On the heels of my “Dad to the Bone” post a few days ago, I now report on events of this day that represent small but significant developments in the lives of Daughter #1 (codename: “Faith”) and Daughter #2 (codename: “Patience”).
Night Visions and I accompanied Patience to a nearby government branch office to request a passport for her and so I could sign a document giving my permission for my wife to take Patience out of the country. Signing this is not a big deal for us, but it did give me pause to consider the heartbreak in other families that lead to this rule.
Anyway, the two of them are planning to go to China this summer to visit a friend of ours who has been managing an orphanage over there for the last couple of years. They will see the Great Wall, help with the infants (almost all girls, I understand) and get a chance to see what it is like to live where your faith must be kept under cover.
Faith and I will be staying behind for this trip as Faith will be working through the summer on earning her cosmetology license. Despite being just 16, she’s enrolled at a local beauty school and, in fact, today was her first day of being “on the floor,” available to work on real live heads of hair. And then tonight she had her first rehearsal as a harmony singer with our church band.
These are relatively small steps for each of them, but as a father I’m all too aware which way the footprints are pointing: away. Each step on their respective paths, however, is consistent with who they are and who they are on their way to being. For Patience, compassion has always overflowed from her. I can remember her as a toddler crying when a cartoon character got hit with a hammer, or if she saw people fighting on television. She has listened raptly when our friend on trips back to the States has visited our home and spoken of the hardships and conditions the children and babies at the orphanage face. When the invitation was extended to her there wasn’t much question in her mind about whether she wanted to go or not. This will be an awesome experience that will undoubtedly shape her life.
For Faith, her request to go to beauty school was a bit surprising but logical. She’s always had a sense of color and style, proclaiming at age four that the mess of her bedroom was “a design” and insisting at age six, “Mom, I know my magentas.” She doesn’t plan a career in this line of work, but had an intense interest for some time in learning about it and clinched her argument by saying it would be a great way for her to work herself through college and toward an as yet unknown field.
These are exciting times for all of us, but especially for my wife and I as we watch with great interest and considerable input (but not necessarily eagerness) each new opportunity. It’s not that hard, but it’s not that easy, either.
Having worked with Faith on composition and creative writing, I’ve invited her to share her talents from time to time on this blog. I even suggested that she could go by the name of “Beauty School Blogger,” a suggestion that earned me the Daughter of All Eye-rollings. Nevertheless, to top off this big day, I’m posting here a short piece she submitted that appeared on a Home Schooling Web site last summer:
A Glamorous Glimpse Into the Life of Faith
Hello; it is I, Faith, of whom you have heard so much.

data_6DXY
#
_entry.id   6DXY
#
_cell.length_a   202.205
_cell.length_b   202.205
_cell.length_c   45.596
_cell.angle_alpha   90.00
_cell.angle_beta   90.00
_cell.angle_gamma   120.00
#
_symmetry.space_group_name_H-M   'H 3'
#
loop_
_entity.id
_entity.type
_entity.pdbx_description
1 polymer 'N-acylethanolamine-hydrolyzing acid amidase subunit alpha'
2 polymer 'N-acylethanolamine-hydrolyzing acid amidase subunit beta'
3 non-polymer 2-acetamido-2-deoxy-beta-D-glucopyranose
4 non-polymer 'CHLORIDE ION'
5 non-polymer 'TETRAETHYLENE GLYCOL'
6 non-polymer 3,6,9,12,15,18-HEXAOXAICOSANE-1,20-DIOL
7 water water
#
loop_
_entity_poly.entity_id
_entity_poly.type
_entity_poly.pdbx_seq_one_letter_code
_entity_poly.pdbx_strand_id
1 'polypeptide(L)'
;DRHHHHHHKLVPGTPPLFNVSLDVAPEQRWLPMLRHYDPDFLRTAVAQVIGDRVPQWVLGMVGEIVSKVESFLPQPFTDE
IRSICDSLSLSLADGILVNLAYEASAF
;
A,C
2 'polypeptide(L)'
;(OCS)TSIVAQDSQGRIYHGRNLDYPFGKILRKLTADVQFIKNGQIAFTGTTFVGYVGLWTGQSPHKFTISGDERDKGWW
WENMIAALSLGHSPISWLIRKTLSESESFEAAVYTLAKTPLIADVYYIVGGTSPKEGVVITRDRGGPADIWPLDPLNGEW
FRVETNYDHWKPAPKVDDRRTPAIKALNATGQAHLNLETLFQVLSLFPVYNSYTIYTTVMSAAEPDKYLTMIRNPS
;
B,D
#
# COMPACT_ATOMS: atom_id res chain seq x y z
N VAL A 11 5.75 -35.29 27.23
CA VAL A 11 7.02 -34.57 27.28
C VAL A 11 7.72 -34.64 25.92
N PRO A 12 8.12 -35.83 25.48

So, dear readers, here I am in the dungeon (a.k.a. basement), trying to think of things to write about that might even be of the slightest interest to you.
I might tell you about my most recent and horrific trip to the dentist’s office.
There I was, sitting in the car on my way to the office of a dentist whose name I can’t remember how to spell. As you can probably imagine, I was just a teensy bit nervous. We pulled into the parking lot. No sooner had I walked through the door, than through the opposite door appeared a nurse.
“Faith?,” she said looking at me.
“Yes,” I replied miserably.
She would have taken me away right then had not the receptionist whipped out a paper for my mother to sign. While I was waiting for the commencement of my torture to be affirmed, my doctor entered the scene.
“Are you ready?” he said, smiling at me.
(This would probably be a good time to tell you why I was at the dentist’s, for it was no mere check-up. On an earlier visit he had sentenced me to have all four of my wisdom teeth pulled out. The crime: the bottom teeth were impacted, and my mouth was just too small to accommodate them all, top and bottom. I know it might be hard for those who know me well to imagine my mouth as too small, but it was.) Now back to the program:
I guess I was as ready as ever I could be.
“No,” I told him.
He laughed. That made me feel a whole lot better.
He and the nurse took me back to one of the little dentist rooms and I sat down. They then told me to open wide, and then they stuck me. Six times they shot me with Novocain. I had hoped there might be laughing gas, but no such luck. Oh, the humanity!
Anyway, to make a long, painful story mercifully shorter, they cracked both my bottom teeth in half and yanked them one half at a time, then they yanked the top teeth, which wasn’t as hard. Your head might hurt just reading this; but hey, I said mercifully short, not painless.
As for now, I am not too ashamed to say that I look like a chipmunk. After all, who wouldn’t after that ordeal? It is also hard to eat and drink and brush. Painful, too. They kept my teeth, by the way: otherwise I could have scored four bucks from the tooth fairy!
Oh, the humanity!!